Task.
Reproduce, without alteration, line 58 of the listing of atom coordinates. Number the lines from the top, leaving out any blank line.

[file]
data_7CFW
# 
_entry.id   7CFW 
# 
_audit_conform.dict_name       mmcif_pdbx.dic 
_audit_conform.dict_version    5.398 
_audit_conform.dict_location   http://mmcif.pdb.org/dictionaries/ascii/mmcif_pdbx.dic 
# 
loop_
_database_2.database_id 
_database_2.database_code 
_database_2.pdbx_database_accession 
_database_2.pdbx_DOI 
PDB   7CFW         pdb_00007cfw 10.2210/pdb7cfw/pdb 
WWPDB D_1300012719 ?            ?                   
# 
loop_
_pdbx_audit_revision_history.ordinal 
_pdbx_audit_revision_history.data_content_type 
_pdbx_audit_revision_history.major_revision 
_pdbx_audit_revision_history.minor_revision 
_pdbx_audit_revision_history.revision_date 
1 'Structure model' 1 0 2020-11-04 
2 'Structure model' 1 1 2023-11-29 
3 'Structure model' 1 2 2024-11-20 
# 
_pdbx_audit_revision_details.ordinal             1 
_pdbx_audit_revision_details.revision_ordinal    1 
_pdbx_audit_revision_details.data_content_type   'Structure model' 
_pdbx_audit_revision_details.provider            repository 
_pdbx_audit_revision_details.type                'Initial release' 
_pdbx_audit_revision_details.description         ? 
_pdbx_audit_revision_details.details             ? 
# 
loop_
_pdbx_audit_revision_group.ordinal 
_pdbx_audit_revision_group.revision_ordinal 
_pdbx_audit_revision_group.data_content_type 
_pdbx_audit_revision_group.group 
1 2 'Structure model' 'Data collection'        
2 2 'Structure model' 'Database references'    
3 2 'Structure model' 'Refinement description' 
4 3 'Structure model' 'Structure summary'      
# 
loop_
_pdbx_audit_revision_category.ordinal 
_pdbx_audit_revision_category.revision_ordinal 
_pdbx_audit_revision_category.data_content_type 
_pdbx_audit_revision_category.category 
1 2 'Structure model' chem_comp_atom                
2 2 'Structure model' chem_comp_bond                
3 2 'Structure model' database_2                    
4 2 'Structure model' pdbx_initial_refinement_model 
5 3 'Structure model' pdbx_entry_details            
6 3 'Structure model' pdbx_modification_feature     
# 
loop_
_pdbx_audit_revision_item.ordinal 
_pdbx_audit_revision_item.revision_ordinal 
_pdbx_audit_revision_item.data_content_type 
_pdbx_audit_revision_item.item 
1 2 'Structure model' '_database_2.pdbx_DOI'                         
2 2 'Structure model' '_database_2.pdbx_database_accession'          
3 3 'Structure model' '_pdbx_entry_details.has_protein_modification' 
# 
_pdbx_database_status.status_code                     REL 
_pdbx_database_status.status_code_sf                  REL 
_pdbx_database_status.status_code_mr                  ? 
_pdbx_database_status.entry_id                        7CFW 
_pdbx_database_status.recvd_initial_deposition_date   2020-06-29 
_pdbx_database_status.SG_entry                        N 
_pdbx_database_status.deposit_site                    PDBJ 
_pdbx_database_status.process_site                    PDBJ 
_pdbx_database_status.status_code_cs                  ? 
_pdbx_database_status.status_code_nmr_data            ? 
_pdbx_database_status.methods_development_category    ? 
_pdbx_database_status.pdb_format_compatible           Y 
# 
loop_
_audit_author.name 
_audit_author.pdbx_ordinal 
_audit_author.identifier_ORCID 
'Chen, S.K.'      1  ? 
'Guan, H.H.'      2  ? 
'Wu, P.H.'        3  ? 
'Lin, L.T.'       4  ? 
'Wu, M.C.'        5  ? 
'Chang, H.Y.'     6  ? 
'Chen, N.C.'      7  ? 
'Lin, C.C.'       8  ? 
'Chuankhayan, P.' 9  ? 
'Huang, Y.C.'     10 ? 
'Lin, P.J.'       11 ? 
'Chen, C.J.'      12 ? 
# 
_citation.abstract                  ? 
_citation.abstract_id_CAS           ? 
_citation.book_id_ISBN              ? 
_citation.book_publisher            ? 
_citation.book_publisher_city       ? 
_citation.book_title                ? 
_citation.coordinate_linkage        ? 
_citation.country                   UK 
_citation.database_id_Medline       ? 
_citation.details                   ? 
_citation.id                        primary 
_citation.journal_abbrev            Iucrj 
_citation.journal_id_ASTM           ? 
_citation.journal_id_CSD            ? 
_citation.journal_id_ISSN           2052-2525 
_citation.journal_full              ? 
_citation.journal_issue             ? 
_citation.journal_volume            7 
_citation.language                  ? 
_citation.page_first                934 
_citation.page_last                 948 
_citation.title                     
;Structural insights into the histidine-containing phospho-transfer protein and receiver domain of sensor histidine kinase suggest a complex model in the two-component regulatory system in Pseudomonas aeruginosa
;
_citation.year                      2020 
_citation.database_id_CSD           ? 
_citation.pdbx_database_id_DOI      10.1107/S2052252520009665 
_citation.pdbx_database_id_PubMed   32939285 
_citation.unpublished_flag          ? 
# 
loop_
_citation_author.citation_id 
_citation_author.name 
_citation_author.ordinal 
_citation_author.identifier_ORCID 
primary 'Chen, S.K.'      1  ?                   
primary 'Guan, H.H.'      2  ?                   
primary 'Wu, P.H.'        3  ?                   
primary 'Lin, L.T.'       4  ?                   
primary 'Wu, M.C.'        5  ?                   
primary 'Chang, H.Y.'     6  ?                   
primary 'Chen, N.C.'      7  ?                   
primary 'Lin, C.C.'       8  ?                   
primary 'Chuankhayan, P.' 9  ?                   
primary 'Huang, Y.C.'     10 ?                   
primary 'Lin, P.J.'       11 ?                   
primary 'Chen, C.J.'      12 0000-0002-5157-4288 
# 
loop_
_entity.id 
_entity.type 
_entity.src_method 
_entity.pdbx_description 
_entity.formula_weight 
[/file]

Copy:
_pdbx_audit_revision_item.ordinal 